Deutermann's experience as a U.S. Navy captain informs this engrossing novel set in the Pacific theater during WWII. Capt. Harmon "Sluff" Wolf commands the USS John B. King, "a brand-new, 2,100-ton Fletcher-class destroyer." The son of a Chippewa father and an Irish mother whose family emigrated to the U.S. from Canada, he received the nickname Sluff (for "short little ugly fat fucker") at the Naval Academy. Given the prejudice of the day, his rise in the formal white-gloved ranks of the Navy is all the more impressive. While patrolling the waters off Guadalcanal in the J.B. King, he develops new ways of fighting the enemy that save his ship and sink Japanese warships, but his superiors are slow to appreciate, much less adopt, his tactics. Sluff is stubborn and sticks to his guns, and in a series of night engagements he proves his worth and earns a promotion to commodore. Deutermann (Pacific Glory) handles the human-interest aspects well, but it's his battle sequences on the high seas that stand out. Fans of military action thrillers will race through the pages and finish the book wanting more.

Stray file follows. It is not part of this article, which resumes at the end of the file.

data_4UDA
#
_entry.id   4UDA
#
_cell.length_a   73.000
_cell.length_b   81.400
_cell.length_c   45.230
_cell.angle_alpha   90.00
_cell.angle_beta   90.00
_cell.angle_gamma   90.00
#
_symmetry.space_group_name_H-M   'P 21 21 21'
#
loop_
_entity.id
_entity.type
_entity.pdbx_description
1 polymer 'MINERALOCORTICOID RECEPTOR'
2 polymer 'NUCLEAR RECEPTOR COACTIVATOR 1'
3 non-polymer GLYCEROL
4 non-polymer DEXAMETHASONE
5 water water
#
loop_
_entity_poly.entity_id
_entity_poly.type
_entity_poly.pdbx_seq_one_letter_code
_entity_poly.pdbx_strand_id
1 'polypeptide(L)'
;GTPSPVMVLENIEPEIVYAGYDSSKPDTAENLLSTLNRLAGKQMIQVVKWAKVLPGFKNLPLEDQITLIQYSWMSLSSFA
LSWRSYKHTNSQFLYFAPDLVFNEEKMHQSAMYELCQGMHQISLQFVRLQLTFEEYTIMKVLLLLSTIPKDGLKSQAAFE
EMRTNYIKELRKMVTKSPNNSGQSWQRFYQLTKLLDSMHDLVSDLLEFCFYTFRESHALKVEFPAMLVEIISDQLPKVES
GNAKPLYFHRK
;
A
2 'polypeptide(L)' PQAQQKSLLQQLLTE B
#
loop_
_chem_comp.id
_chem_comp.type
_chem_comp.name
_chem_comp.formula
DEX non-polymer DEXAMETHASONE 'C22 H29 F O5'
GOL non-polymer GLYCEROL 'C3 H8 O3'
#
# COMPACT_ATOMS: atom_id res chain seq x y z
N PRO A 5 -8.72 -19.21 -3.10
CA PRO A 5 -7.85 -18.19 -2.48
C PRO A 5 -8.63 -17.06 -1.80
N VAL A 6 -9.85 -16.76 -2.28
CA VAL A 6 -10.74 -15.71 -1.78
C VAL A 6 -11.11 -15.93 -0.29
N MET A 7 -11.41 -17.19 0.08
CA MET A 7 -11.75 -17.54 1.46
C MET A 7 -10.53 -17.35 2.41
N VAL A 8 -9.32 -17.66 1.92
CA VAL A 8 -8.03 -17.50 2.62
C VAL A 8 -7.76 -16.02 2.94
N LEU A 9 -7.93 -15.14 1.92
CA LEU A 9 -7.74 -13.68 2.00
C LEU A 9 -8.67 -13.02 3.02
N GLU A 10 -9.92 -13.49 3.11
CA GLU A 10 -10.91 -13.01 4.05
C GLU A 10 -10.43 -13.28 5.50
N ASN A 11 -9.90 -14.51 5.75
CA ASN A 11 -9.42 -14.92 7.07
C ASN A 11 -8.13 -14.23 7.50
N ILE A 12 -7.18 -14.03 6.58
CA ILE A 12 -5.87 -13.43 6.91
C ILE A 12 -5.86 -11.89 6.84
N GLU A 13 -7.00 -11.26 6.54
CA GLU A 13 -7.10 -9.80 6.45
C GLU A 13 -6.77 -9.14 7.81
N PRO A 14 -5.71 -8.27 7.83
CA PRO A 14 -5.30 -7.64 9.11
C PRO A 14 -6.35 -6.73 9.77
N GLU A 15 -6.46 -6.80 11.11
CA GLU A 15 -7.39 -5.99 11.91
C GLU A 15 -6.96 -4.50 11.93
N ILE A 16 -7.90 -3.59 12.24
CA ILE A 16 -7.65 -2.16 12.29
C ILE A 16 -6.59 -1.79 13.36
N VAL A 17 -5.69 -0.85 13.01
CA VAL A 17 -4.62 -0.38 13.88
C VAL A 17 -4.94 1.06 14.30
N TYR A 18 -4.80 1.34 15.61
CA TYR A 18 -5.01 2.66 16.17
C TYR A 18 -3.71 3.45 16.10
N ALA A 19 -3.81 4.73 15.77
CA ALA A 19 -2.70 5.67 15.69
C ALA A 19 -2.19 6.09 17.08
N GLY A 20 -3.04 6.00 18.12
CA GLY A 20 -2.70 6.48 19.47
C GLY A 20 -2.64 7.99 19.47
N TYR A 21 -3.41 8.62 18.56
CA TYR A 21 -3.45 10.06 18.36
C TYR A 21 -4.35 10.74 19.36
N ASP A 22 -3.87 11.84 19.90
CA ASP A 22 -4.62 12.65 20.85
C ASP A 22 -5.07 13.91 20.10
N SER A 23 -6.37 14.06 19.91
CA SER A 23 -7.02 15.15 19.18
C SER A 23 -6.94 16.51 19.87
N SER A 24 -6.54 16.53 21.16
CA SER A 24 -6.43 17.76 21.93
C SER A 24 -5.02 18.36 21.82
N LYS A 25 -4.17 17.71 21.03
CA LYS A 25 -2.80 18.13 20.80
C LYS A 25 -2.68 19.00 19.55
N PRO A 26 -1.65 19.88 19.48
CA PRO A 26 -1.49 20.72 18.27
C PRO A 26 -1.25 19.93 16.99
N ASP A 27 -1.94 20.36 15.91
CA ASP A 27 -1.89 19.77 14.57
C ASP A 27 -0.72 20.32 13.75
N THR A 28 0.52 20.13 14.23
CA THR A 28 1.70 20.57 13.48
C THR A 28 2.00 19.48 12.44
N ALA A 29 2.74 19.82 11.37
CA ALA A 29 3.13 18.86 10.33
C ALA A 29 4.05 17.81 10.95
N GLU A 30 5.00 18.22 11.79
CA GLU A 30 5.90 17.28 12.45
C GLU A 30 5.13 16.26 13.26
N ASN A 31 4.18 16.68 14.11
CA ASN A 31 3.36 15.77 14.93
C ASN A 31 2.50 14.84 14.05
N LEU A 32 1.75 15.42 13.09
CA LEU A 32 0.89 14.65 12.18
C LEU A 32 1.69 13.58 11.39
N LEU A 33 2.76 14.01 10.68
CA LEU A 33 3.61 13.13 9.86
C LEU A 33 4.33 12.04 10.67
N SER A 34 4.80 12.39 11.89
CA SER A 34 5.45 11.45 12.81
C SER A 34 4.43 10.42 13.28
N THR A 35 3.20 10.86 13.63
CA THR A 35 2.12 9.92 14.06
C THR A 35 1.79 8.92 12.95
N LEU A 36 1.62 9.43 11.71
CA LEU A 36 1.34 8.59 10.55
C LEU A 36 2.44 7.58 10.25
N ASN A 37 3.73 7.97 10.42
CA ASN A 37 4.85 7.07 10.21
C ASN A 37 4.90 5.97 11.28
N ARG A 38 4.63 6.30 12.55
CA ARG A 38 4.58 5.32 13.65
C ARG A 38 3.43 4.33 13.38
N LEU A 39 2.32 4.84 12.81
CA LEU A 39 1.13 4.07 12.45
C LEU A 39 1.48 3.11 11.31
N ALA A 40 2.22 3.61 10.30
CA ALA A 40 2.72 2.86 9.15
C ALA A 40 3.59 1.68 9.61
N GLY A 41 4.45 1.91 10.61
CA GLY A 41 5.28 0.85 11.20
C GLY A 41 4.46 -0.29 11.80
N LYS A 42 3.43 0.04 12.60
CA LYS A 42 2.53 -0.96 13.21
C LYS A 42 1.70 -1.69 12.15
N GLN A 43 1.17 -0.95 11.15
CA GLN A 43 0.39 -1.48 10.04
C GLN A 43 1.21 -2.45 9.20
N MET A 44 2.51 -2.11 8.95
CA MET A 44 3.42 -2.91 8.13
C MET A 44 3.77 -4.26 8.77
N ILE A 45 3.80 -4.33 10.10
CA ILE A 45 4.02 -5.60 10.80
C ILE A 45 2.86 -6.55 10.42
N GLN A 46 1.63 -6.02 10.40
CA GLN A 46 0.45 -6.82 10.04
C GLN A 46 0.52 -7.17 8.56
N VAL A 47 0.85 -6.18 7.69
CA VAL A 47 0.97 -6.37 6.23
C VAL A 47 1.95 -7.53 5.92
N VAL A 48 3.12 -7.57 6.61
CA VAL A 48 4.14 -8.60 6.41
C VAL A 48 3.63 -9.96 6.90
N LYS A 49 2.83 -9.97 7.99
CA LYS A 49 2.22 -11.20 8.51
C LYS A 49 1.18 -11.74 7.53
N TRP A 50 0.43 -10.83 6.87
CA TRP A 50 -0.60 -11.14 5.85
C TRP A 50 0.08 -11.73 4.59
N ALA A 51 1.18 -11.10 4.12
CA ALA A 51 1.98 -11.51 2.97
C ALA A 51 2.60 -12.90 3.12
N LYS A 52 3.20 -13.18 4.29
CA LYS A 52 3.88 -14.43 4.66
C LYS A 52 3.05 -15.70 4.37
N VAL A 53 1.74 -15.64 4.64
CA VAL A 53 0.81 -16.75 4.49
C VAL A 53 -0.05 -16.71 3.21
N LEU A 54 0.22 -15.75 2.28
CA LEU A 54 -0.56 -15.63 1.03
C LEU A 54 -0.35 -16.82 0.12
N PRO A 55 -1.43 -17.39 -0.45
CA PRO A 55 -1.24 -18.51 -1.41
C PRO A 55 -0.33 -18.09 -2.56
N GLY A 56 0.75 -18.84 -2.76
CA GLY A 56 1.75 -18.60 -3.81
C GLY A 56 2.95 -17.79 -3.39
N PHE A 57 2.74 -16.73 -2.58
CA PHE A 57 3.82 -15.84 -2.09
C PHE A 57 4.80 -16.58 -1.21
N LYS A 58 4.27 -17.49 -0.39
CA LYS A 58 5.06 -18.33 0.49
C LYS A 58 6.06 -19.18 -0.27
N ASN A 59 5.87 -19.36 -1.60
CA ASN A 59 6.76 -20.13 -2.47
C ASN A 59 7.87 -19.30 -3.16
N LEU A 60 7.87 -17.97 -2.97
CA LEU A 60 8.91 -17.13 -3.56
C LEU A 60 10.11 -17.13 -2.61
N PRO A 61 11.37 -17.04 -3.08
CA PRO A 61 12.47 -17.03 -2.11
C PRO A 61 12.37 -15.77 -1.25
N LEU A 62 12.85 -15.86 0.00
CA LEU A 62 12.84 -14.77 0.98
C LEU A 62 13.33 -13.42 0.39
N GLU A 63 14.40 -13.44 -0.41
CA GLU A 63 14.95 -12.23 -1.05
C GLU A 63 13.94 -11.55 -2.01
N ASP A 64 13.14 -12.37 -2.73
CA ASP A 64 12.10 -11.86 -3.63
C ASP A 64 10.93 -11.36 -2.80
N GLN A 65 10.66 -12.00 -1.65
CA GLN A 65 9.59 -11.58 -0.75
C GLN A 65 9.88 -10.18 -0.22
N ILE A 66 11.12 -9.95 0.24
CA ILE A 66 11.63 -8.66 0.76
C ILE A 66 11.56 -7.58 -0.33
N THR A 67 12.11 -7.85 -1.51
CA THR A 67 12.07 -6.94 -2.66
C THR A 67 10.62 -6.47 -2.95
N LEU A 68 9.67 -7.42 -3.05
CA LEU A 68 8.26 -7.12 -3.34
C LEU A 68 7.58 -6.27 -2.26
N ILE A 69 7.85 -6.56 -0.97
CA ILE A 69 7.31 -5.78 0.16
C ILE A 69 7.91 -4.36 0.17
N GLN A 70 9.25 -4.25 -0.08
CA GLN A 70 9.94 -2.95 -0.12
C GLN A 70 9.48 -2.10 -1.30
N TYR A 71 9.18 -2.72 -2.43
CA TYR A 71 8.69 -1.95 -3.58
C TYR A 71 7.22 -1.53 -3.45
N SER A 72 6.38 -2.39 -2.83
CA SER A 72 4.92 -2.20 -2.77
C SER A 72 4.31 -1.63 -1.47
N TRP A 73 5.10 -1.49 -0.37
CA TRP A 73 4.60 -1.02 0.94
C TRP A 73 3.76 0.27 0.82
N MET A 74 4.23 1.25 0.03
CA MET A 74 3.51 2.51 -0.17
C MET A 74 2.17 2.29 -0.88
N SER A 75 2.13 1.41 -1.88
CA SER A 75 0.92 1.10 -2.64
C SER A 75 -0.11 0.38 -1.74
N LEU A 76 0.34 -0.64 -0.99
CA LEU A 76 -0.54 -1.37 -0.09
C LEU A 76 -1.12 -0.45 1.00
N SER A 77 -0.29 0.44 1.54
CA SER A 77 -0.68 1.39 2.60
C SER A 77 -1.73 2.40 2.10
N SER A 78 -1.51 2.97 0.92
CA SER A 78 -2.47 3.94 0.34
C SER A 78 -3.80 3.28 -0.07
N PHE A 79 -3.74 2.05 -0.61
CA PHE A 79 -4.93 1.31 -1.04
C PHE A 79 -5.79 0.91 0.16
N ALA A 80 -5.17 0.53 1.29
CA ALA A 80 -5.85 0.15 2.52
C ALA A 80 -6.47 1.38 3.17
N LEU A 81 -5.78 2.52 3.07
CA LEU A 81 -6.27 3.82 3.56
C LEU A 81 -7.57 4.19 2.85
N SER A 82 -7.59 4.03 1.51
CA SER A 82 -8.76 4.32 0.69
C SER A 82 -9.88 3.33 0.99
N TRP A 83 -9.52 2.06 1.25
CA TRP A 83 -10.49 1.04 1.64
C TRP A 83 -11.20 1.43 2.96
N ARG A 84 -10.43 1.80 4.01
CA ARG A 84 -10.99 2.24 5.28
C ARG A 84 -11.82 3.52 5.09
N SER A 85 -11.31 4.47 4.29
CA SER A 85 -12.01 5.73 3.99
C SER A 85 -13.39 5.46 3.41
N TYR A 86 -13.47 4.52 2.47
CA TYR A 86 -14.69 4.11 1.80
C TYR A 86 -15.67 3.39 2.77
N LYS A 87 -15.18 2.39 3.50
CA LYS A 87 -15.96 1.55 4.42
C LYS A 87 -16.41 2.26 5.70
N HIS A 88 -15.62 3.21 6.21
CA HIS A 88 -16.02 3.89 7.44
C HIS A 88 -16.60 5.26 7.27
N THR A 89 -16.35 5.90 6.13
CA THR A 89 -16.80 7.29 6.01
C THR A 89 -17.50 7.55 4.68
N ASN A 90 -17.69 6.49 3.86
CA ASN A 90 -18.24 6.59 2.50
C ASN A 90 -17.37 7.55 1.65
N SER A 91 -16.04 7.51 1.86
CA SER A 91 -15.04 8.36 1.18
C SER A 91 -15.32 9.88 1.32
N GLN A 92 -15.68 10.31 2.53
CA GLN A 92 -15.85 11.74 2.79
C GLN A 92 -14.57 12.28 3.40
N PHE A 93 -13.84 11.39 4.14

Agent: Nick Ellison, Nick Ellison Agency. (Aug.)
Deutermann's naval thrillers are brilliant studies in the human nature of those who led and served aboard United States Navy ships in the Pacific during World War II. The raw and vivid combat scenes are sobering reminders of the sacrifices ordinary men faced in extraordinary circumstances.